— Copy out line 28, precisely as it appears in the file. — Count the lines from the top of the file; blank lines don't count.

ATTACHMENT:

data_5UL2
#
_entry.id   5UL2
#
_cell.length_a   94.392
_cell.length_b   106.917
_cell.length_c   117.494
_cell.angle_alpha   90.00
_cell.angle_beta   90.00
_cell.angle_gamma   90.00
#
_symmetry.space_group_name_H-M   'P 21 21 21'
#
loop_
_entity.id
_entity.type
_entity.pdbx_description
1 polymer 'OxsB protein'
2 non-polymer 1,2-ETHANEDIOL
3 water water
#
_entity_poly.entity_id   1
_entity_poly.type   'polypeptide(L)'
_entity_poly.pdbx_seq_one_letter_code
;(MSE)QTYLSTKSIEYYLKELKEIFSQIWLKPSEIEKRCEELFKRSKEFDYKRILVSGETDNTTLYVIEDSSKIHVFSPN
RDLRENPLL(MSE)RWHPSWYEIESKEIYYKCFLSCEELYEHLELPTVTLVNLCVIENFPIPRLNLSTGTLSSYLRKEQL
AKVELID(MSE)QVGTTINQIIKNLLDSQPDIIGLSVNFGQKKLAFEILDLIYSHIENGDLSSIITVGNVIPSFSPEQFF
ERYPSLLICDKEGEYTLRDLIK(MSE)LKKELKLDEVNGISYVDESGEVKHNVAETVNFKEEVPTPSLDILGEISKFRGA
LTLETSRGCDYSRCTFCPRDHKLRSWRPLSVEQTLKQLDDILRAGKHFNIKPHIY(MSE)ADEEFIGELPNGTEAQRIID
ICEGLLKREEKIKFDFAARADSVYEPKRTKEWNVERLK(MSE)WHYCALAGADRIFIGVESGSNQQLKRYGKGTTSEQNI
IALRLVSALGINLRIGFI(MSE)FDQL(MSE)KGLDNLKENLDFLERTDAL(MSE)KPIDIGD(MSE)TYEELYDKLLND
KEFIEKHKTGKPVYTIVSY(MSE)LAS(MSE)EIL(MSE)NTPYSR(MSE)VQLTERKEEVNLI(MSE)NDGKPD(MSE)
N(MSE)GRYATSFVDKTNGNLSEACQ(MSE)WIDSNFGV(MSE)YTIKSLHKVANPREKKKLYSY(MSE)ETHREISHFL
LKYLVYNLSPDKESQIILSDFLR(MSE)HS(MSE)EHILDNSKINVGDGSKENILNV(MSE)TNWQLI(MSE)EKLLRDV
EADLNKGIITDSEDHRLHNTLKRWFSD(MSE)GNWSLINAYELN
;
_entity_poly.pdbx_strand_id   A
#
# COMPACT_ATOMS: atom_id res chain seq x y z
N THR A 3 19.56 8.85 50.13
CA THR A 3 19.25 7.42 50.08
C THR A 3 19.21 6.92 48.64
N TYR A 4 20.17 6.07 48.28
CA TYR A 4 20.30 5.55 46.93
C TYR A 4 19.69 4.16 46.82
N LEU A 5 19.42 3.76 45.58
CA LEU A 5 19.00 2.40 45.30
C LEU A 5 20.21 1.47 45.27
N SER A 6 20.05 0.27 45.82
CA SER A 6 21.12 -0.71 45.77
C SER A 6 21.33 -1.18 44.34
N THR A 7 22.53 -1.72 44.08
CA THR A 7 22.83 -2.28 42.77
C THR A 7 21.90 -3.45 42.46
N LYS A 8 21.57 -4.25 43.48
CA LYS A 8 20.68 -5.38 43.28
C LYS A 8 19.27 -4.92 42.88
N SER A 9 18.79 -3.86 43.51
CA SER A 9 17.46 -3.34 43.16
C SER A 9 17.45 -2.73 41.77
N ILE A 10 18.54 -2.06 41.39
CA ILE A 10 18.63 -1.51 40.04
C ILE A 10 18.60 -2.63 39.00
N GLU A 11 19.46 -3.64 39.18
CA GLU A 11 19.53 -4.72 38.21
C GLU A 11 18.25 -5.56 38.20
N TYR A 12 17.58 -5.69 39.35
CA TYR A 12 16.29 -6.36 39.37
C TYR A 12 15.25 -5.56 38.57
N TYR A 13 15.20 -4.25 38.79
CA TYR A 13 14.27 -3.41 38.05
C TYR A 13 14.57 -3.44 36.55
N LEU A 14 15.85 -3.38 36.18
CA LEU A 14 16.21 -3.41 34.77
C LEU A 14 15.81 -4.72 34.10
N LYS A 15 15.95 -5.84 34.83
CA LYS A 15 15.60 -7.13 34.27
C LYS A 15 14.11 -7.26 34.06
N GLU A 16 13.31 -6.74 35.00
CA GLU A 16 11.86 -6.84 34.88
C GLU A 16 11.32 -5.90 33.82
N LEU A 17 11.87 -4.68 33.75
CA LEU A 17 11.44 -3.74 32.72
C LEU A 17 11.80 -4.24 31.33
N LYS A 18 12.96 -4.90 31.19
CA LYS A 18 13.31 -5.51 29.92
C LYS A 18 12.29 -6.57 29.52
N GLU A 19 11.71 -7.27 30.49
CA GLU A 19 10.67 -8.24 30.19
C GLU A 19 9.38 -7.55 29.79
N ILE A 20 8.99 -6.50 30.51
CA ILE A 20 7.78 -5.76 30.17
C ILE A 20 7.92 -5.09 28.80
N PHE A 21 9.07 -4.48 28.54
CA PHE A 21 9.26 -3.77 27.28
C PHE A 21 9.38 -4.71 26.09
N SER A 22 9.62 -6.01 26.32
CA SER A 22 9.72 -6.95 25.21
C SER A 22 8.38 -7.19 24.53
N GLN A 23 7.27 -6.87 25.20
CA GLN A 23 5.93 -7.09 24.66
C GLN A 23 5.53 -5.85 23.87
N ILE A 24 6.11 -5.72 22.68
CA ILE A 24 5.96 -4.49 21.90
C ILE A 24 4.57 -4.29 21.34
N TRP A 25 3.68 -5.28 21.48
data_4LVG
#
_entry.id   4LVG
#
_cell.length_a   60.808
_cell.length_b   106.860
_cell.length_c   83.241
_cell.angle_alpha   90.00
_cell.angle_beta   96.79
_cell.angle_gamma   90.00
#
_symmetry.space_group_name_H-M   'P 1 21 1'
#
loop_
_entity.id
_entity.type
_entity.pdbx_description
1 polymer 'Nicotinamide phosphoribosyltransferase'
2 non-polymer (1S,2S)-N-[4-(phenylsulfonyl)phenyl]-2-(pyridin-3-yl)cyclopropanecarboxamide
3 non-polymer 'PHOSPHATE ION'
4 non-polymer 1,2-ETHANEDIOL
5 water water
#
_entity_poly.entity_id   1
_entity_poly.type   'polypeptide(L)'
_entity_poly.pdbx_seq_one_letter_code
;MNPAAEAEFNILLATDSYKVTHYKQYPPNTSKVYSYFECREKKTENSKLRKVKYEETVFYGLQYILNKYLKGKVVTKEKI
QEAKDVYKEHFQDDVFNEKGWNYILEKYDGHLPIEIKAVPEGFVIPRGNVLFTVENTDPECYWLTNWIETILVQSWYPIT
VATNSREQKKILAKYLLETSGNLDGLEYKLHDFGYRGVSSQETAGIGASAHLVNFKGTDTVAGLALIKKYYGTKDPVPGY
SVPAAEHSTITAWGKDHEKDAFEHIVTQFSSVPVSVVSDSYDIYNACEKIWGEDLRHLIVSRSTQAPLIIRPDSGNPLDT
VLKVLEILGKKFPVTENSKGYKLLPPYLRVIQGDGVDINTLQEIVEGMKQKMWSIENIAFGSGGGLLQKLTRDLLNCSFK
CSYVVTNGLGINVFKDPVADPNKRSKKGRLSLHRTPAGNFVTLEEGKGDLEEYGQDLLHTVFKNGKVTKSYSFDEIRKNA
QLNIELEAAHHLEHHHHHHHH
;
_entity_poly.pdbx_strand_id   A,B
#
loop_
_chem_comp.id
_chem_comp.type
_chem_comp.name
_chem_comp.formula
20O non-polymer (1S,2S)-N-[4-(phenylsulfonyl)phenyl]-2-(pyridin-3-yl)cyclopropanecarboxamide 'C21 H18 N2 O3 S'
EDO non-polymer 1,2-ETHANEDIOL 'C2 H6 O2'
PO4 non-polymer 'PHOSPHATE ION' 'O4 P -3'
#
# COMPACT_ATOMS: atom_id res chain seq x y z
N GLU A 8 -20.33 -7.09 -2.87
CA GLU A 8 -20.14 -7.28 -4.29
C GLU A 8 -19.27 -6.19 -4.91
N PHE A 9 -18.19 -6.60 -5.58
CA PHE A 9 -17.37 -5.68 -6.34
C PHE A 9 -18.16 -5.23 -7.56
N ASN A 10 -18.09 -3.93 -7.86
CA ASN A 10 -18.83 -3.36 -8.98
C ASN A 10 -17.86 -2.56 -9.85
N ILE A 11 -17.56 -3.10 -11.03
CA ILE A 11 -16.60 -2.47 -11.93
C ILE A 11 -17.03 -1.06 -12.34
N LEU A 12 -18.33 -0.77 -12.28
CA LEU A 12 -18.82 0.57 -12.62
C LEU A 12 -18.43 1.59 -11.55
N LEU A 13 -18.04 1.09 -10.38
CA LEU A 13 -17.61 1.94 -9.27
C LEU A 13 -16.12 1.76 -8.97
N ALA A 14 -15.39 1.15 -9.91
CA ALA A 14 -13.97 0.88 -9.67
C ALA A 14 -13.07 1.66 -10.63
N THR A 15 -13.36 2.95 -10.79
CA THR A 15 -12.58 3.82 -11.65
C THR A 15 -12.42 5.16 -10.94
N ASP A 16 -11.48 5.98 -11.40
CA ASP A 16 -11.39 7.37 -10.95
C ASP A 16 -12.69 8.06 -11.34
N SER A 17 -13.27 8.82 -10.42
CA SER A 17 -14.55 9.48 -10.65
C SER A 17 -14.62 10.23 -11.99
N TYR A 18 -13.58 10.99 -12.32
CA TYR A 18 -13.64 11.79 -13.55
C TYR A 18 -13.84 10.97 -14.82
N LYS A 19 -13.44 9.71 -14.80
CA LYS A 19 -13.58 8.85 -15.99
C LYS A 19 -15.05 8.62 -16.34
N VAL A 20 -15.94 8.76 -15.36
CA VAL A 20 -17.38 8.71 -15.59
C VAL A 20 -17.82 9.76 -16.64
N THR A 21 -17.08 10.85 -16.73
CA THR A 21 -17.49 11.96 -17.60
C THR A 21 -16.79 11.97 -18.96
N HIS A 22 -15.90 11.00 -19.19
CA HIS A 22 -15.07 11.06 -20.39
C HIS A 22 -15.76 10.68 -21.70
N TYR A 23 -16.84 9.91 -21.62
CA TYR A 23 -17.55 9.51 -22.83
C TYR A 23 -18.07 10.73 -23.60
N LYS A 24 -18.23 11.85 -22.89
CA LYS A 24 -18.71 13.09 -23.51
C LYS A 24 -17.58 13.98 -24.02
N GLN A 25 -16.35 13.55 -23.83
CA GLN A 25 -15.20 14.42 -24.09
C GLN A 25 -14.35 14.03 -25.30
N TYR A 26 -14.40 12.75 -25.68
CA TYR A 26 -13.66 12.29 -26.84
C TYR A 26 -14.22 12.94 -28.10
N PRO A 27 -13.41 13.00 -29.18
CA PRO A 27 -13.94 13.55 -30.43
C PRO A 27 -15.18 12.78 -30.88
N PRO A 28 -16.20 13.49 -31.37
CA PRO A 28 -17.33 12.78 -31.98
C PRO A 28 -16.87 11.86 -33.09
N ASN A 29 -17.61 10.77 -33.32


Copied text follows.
ERYPSLLICDKEGEYTLRDLIK(MSE)LKKELKLDEVNGISYVDESGEVKHNVAETVNFKEEVPTPSLDILGEISKFRGA